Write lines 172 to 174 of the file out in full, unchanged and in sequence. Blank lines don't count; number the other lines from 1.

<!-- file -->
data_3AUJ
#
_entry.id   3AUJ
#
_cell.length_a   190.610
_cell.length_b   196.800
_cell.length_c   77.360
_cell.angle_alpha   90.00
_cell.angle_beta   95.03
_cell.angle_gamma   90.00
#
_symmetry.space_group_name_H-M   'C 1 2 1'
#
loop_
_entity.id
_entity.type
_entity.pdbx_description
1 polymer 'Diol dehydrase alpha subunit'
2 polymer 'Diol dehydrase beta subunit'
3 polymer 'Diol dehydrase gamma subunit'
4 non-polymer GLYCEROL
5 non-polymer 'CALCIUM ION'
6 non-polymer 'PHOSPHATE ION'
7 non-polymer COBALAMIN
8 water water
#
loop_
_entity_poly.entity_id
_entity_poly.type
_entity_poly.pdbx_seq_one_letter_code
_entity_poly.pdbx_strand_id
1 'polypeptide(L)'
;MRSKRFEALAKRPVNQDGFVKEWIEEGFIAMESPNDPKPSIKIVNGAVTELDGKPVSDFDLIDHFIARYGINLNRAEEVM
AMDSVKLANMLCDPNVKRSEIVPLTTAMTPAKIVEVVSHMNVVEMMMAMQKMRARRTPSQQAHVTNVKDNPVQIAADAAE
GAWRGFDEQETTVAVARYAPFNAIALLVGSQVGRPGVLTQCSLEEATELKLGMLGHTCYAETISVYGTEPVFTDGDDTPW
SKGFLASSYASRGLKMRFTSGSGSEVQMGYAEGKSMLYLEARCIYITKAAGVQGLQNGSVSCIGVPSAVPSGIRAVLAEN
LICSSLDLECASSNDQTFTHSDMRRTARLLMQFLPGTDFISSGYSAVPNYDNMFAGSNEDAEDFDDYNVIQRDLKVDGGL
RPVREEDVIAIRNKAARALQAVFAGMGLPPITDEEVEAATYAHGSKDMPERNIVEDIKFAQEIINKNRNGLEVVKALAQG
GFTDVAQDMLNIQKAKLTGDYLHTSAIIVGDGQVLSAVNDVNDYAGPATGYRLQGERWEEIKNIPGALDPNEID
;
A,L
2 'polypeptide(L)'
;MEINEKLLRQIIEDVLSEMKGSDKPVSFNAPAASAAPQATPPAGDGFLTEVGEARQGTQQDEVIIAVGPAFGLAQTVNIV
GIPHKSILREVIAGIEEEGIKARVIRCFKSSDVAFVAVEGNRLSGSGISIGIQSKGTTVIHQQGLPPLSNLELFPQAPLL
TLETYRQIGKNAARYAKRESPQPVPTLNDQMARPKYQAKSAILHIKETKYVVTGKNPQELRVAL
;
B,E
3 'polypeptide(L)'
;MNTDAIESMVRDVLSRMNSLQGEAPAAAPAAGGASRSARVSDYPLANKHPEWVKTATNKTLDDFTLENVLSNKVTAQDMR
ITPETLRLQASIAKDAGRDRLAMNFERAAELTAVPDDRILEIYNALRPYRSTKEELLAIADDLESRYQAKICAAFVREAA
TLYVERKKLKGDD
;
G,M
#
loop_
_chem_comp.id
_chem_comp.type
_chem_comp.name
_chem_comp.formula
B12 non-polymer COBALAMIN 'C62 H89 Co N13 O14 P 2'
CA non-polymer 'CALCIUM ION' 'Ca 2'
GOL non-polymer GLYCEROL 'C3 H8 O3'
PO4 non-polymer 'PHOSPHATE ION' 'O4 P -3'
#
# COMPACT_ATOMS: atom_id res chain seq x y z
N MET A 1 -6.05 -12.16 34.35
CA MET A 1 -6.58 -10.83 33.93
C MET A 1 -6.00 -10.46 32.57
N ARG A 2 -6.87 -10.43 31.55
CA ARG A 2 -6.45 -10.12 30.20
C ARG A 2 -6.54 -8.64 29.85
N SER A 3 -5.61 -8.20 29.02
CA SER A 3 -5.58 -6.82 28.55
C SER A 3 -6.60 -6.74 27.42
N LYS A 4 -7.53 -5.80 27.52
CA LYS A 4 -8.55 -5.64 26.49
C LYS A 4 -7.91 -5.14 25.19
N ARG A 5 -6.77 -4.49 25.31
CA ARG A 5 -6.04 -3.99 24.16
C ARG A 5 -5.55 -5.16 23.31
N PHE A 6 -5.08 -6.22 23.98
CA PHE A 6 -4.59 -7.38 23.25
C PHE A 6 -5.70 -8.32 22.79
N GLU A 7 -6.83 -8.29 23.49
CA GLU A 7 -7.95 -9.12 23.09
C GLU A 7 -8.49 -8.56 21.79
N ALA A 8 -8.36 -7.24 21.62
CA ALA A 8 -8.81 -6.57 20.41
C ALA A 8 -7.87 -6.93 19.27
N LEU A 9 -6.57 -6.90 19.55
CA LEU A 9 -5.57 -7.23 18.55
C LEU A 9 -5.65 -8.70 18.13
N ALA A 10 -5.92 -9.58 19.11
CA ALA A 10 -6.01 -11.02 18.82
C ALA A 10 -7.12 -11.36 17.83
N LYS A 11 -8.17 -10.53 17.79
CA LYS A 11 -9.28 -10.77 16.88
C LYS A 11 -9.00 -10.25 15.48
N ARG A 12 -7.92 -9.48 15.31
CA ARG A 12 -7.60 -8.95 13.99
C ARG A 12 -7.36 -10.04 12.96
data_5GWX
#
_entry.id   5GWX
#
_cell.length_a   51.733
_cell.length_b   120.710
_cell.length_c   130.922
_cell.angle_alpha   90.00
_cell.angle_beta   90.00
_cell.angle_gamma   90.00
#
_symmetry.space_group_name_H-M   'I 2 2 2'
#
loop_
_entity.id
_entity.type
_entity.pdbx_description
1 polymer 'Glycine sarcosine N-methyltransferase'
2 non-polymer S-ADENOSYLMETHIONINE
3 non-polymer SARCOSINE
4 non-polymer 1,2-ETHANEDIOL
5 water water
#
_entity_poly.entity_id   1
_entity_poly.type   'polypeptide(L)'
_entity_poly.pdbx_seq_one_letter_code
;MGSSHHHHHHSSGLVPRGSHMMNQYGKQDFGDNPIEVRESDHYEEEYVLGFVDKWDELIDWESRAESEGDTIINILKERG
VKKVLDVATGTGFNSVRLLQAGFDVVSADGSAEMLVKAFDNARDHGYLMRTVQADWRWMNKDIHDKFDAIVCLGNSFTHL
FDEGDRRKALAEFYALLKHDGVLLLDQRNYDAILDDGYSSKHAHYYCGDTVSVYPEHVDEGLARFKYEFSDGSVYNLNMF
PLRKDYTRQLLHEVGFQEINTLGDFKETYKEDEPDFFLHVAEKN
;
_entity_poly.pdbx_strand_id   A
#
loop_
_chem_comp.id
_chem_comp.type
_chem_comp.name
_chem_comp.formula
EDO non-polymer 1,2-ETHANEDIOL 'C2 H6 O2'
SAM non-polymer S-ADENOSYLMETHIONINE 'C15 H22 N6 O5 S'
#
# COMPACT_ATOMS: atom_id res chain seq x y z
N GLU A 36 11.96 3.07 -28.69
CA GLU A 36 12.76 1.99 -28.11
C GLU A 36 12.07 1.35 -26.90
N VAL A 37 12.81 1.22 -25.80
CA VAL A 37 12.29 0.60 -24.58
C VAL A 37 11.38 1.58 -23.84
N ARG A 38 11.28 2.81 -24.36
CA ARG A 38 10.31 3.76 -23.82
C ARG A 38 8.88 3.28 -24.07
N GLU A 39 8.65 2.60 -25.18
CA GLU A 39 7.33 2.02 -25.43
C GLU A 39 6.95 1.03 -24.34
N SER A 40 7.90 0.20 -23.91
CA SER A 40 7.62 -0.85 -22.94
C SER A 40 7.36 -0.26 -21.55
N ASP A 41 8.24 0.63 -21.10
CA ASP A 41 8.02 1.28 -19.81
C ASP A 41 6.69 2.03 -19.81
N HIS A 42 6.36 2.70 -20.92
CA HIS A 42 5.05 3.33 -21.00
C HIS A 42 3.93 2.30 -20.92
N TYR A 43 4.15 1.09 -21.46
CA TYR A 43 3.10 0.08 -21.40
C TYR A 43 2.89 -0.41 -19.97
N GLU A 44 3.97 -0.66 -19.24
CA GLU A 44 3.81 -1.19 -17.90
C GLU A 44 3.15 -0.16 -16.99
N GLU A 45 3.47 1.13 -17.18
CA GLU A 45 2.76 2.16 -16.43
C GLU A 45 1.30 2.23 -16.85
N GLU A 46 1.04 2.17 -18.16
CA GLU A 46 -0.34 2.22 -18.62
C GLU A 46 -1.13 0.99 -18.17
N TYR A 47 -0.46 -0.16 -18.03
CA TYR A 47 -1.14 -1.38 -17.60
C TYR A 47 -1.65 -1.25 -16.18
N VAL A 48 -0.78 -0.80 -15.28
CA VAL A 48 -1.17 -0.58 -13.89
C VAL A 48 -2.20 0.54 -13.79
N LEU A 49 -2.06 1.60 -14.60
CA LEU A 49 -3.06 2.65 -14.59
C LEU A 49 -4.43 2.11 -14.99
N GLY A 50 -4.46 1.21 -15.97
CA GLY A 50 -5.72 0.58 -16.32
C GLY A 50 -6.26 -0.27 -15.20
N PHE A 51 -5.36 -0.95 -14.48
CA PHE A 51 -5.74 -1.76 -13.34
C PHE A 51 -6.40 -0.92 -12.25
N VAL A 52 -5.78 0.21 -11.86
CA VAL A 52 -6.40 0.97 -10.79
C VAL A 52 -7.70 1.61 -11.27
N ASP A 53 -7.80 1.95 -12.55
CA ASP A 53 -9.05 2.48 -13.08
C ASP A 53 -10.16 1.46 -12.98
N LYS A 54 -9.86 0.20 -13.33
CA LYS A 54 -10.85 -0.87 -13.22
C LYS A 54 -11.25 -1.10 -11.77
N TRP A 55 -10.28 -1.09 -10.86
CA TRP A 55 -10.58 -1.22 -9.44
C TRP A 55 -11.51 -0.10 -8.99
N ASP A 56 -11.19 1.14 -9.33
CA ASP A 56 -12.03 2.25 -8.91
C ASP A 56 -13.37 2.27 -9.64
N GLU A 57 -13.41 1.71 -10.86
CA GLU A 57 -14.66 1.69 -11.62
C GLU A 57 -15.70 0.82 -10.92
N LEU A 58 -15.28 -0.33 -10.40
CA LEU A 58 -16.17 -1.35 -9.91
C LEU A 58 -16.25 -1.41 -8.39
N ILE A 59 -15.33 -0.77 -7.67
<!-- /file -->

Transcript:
CA GLU A 45 2.76 2.16 -16.43
C GLU A 45 1.30 2.23 -16.85
N GLU A 46 1.04 2.17 -18.16